Secondly, I would like genuine freedom to be given to those that gain foundation hospital status to borrow against their assets as well as against their revenue stream. An artificial distinction has been drawn. Today, we heard the Secretary of State say that it would be quite wrong to allow foundation hospitals to borrow against their assets, because the wicked capitalists might, in certain circumstances, then take the assets away, but it is perfectly reasonable to let them borrow against their revenue stream. I cannot see how that type of technical nitpicking will work in practice.

Dr. Stoate: The right hon. Gentleman believes that all hospitals should be given the opportunity to become foundation hospitals. Is he suggesting that even hospitals that are manifestly failing to deliver a reasonable service should be given those freedoms, without any sorts of checks and balances to prevent their failing their local communities even more than some are doing currently?

Mr. Redwood: I do not think that they would fail their communities more. I think that they would fail them less if they had more freedom. Much of the failure derives from central control, direction, intervention and bureaucracy, which is well above the heads of local

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management. That must be the Secretary of State's view, because he now wishes to trust local management more.

Next, I want real democracy to surround the idea of members of a foundation hospital. Some Labour Members are on to that real difficulty in the Government's position, and I am sure that they will not be satisfied by the Secretary of State's argument, which is that people should have to volunteer to be members of the hospital. That would mean that small groups of people who are motivated in a certain way—not necessarily by the public interest or the interests of everyone else—could take over a foundation hospital and, through the lethargy and inertia of everyone else, gain control over extremely important assets.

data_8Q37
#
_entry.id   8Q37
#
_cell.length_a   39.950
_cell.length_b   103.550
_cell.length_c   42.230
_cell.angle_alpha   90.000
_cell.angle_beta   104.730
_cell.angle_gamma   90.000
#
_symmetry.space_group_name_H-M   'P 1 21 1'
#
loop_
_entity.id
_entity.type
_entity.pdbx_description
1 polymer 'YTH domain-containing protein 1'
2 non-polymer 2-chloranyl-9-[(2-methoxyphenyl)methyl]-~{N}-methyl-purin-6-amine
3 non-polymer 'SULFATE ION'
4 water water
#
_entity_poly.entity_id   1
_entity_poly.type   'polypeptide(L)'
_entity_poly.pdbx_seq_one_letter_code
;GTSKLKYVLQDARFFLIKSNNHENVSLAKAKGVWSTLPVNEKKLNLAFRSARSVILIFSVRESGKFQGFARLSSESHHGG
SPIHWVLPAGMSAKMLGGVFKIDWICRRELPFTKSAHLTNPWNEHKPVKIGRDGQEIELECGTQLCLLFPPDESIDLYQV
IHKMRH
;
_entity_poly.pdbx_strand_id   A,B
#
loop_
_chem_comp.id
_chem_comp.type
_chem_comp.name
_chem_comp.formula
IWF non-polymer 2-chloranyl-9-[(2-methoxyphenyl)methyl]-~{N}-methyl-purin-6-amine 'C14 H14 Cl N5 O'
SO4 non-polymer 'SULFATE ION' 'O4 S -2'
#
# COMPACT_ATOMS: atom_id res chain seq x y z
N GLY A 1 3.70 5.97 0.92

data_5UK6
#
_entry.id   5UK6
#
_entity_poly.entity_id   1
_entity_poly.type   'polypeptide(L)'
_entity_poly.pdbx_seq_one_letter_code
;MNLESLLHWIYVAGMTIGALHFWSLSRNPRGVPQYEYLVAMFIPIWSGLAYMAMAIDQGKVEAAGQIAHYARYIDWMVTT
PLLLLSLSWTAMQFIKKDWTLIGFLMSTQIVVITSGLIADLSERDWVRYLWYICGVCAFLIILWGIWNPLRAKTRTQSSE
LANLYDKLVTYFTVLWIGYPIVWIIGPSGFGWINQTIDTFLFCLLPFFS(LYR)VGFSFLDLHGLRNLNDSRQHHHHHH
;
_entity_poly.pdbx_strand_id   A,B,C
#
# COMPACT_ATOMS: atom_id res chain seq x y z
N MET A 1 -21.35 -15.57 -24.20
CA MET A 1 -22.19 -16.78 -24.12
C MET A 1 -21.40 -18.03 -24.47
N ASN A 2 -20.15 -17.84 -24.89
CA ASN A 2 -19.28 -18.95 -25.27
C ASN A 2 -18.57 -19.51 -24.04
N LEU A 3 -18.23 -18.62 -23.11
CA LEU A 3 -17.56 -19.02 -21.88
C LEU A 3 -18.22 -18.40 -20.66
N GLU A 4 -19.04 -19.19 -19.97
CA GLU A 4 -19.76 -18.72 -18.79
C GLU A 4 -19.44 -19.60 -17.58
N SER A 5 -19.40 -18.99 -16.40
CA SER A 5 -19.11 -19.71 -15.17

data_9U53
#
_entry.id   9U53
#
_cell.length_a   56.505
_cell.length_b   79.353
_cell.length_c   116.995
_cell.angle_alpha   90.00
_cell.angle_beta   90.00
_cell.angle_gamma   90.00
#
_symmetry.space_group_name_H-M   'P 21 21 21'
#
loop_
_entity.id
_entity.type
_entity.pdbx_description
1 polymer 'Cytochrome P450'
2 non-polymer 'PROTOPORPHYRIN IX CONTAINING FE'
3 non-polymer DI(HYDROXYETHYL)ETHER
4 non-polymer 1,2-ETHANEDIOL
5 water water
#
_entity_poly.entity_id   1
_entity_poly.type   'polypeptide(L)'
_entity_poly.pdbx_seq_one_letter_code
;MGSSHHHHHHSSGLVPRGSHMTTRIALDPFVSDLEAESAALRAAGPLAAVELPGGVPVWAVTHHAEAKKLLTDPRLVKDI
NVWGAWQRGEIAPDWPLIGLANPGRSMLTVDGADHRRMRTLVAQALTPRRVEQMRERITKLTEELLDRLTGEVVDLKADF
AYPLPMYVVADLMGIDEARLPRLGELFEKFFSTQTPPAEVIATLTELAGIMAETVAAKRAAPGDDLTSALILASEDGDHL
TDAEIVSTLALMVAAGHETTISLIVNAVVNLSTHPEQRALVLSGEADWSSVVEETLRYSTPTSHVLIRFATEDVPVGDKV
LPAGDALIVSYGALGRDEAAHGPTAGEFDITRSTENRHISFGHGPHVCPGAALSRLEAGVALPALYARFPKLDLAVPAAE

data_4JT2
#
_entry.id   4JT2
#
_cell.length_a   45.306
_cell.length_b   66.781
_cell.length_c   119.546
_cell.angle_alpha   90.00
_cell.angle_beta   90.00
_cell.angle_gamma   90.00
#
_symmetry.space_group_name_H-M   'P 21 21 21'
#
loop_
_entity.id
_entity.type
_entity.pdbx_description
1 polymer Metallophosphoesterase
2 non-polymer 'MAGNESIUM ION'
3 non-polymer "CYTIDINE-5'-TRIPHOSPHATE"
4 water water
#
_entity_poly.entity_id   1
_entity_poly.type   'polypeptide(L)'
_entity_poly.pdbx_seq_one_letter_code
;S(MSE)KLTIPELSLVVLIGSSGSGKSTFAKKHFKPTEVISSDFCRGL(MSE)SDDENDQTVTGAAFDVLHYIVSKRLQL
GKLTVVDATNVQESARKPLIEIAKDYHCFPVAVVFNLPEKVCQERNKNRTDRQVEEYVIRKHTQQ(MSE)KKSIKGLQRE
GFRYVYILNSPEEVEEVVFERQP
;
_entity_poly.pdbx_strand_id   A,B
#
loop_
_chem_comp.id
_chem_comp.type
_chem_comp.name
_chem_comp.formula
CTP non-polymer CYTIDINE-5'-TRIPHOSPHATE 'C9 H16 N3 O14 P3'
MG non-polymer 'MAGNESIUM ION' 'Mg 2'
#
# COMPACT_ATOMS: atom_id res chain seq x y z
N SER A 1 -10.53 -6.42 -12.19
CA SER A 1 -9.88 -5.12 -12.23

If we are to take the democratic route—there is much to recommend doing so—it must be done as a democracy of all the people in the area served by the hospital. That surely means using the electoral roll and having elections to the board of those institutions. I suggest, for cost reasons, holding them at the same time and in parallel with elections to the local council, so that the normal democratic apparatus can be used without much being added to the cost burden.

It would be far more democratic to provide the chance to cast a vote when making important choices about people who will offer guidance in an important sector of public service, and thus influence the lives of those who need health care, to the electorate as a whole than to give it only to self-selecting and self-interested groups of people. I do not want my local hospital to become a foundation hospital based on a limited number of people who expressed an interest because they happened to be in the right place on the right day to see an advertisement in the newspaper. I want democratic involvement to be extended far more broadly, to all the electors in the area, who are, after all, the paymasters of the organisation because they pay the taxes.

Mr. Dawson: How would the right hon. Gentleman achieve the involvement of my constituents who live in the rural Over Wyre area, who have a great allegiance to and need to use the services of the excellent Blackpool Victoria hospital, but who do not live within its immediate area?

Mr. Redwood: That is an interesting complexity, but I would be democratically generous and give them a vote in the affairs of any foundation hospital that served their area. That might mean their having a vote in respect of more than one foundation hospital, which brings me neatly to my third important point.

In some of the Government's rhetoric I have noted words and phrases that I find a little surprising, but welcome—those attacking what they call Xthe monolith". When, before I became a Minister, I wrote a pamphlet setting out why I thought the NHS monolith had many defects and was rather old-fashioned, Labour was horrified. Now, we discover that that is language that both the Prime Minister and the Secretary of State for Health are happy to use, but they must think through what they are saying, which is that it is the monopoly elements of the NHS that are serving patients badly. I agree with that.

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One of my disappointments is that amalgamations, mergers and closures under Governments of both parties over the past 20 years have resulted in my area having, in effect, only one hospital offering services. I would prefer a variety of hospitals of different shapes, sizes and styles offering different choices. I deeply regret the closure of many of the smaller hospitals, maternity hospitals and accident and emergency centres. Under Governments of both parties, the argument ran that the health service needed to specialise, concentrate and create those large monopolies, but monopolies are not the normal mode of operation in other sectors of public service. I therefore want the Government to extend their dislike of monoliths and to understand that what we need are foundation hospitals of a variety of styles and sizes serving local communities—a plurality of foundation hospitals.